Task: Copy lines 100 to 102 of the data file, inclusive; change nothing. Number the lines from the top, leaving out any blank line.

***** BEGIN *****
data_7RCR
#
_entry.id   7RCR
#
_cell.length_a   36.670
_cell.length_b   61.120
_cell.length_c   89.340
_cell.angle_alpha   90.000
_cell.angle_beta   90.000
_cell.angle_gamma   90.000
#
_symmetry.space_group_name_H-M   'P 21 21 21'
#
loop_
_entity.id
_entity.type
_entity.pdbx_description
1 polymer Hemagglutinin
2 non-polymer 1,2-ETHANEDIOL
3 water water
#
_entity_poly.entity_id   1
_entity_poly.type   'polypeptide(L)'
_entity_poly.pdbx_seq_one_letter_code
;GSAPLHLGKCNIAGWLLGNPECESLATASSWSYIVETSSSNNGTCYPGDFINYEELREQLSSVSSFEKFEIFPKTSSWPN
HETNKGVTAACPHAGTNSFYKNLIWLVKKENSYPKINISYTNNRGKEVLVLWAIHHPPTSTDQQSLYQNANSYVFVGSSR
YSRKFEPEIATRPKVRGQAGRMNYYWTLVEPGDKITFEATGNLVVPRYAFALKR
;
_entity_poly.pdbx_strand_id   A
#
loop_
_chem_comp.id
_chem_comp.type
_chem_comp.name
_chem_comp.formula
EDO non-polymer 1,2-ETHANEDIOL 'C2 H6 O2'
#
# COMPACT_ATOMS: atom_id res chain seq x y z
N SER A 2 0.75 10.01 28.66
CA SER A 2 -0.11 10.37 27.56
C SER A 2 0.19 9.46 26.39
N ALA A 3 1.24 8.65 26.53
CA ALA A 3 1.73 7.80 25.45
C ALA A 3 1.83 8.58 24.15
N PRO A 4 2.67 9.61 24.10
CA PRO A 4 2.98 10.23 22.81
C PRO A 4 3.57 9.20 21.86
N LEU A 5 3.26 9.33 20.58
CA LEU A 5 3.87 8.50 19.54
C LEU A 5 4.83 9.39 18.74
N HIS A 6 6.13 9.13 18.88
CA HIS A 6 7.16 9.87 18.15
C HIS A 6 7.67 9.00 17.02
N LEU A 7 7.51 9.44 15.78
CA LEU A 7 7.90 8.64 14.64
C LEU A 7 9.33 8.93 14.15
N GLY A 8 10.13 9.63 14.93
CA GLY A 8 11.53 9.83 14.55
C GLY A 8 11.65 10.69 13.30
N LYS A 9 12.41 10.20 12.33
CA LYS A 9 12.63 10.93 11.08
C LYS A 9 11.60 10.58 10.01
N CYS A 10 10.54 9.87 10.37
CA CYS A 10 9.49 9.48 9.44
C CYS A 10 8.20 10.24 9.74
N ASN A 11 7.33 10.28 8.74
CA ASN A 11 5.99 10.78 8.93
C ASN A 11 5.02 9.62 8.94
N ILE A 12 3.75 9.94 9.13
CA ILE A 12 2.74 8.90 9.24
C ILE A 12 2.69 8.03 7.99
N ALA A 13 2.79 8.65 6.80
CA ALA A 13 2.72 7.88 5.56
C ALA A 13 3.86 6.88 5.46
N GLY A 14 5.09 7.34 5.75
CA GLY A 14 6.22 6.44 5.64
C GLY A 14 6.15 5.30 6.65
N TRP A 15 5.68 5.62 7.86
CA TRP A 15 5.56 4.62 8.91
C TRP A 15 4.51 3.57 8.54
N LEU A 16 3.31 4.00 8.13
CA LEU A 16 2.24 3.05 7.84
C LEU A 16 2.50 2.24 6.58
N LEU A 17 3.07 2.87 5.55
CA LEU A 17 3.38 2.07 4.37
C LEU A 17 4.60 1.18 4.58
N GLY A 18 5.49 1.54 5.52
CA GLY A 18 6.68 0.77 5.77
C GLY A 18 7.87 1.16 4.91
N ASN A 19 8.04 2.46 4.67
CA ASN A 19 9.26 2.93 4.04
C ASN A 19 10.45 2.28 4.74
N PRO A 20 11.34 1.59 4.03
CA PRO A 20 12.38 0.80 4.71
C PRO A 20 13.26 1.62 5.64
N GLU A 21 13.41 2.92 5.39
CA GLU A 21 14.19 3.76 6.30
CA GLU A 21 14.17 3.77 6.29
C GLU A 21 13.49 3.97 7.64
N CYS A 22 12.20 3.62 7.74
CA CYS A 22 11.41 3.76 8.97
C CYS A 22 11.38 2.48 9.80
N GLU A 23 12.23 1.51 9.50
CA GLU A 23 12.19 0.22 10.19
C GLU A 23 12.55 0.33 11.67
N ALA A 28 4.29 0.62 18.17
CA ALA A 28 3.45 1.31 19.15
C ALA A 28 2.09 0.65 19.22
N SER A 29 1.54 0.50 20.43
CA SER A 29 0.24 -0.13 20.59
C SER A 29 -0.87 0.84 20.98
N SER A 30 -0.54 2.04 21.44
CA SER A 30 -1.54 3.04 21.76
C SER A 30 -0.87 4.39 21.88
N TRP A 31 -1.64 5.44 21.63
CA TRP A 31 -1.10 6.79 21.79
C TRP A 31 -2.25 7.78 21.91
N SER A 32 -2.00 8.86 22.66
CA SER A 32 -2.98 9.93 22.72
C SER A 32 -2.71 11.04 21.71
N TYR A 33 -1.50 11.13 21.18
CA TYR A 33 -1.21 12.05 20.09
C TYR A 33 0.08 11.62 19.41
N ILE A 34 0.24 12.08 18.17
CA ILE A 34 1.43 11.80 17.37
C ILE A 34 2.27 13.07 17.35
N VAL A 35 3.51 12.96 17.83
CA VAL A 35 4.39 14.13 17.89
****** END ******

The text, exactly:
N CYS A 22 12.20 3.62 7.74
CA CYS A 22 11.41 3.76 8.97
C CYS A 22 11.38 2.48 9.80